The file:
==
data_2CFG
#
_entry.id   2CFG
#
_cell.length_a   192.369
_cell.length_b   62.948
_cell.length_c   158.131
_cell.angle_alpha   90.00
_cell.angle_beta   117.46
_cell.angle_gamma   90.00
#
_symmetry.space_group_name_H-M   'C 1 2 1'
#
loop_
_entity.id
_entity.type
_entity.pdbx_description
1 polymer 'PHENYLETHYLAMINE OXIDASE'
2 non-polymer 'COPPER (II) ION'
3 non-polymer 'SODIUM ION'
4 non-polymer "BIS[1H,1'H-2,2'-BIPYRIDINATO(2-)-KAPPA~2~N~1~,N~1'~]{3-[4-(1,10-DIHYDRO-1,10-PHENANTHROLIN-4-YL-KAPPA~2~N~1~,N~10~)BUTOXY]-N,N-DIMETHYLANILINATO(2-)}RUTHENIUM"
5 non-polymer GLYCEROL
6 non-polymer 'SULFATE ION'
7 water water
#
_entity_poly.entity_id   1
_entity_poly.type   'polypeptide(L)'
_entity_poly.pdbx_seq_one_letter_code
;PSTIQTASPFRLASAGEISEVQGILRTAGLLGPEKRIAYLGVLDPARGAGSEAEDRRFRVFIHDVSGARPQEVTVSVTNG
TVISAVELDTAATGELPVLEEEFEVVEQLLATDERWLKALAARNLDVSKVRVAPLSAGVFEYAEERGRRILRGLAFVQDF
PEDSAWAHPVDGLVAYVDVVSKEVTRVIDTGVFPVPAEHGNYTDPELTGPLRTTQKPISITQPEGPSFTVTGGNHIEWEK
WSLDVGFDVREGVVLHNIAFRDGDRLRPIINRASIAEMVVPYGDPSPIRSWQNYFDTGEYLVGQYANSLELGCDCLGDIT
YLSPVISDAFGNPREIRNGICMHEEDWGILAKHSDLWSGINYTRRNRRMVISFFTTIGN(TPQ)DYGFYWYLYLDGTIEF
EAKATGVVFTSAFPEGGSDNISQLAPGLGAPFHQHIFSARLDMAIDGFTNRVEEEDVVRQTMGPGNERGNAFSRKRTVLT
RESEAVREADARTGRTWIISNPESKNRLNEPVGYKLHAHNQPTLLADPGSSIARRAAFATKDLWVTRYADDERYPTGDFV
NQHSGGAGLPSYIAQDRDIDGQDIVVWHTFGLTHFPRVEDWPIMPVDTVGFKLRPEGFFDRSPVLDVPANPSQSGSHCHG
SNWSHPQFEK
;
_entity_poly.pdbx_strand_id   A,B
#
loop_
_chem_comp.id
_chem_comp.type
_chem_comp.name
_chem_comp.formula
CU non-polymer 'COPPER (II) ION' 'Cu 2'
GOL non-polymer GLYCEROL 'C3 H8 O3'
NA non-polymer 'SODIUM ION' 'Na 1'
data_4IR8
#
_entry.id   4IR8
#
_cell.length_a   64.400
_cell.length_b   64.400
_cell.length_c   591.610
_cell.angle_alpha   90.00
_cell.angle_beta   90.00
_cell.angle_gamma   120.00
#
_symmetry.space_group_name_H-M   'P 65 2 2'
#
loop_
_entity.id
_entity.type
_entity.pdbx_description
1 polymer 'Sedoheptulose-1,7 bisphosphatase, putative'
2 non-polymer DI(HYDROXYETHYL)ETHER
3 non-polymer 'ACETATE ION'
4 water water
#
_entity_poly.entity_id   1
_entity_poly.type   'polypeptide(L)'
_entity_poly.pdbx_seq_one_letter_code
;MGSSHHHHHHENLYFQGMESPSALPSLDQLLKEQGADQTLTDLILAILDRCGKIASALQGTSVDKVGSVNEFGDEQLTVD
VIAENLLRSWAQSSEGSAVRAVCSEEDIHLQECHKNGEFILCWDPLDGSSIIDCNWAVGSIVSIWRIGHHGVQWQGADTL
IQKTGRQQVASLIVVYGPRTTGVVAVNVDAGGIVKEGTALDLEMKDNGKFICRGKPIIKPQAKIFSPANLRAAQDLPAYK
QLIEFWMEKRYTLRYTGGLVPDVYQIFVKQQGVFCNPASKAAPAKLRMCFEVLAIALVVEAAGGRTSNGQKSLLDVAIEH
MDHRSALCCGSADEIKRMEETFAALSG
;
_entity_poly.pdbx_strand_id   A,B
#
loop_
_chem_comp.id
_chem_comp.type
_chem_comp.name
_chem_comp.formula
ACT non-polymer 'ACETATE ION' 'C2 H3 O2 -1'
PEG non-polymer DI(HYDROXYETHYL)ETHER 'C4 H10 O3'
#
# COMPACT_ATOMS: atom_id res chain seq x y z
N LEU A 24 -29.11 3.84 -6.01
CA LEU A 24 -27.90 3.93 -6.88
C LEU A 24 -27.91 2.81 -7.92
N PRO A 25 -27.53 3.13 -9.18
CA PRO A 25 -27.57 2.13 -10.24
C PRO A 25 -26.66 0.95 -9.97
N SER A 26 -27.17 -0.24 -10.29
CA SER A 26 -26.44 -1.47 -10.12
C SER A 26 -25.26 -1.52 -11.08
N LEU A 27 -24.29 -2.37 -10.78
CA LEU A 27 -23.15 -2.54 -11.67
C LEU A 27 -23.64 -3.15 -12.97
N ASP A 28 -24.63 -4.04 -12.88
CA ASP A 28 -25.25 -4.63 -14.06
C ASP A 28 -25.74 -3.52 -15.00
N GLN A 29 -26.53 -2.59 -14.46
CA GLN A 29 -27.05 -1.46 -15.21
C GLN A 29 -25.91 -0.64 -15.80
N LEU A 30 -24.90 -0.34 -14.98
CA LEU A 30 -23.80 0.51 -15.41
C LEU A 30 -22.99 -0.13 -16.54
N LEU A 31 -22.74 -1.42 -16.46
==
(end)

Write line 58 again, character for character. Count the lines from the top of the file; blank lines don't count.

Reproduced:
_cell.angle_gamma   120.00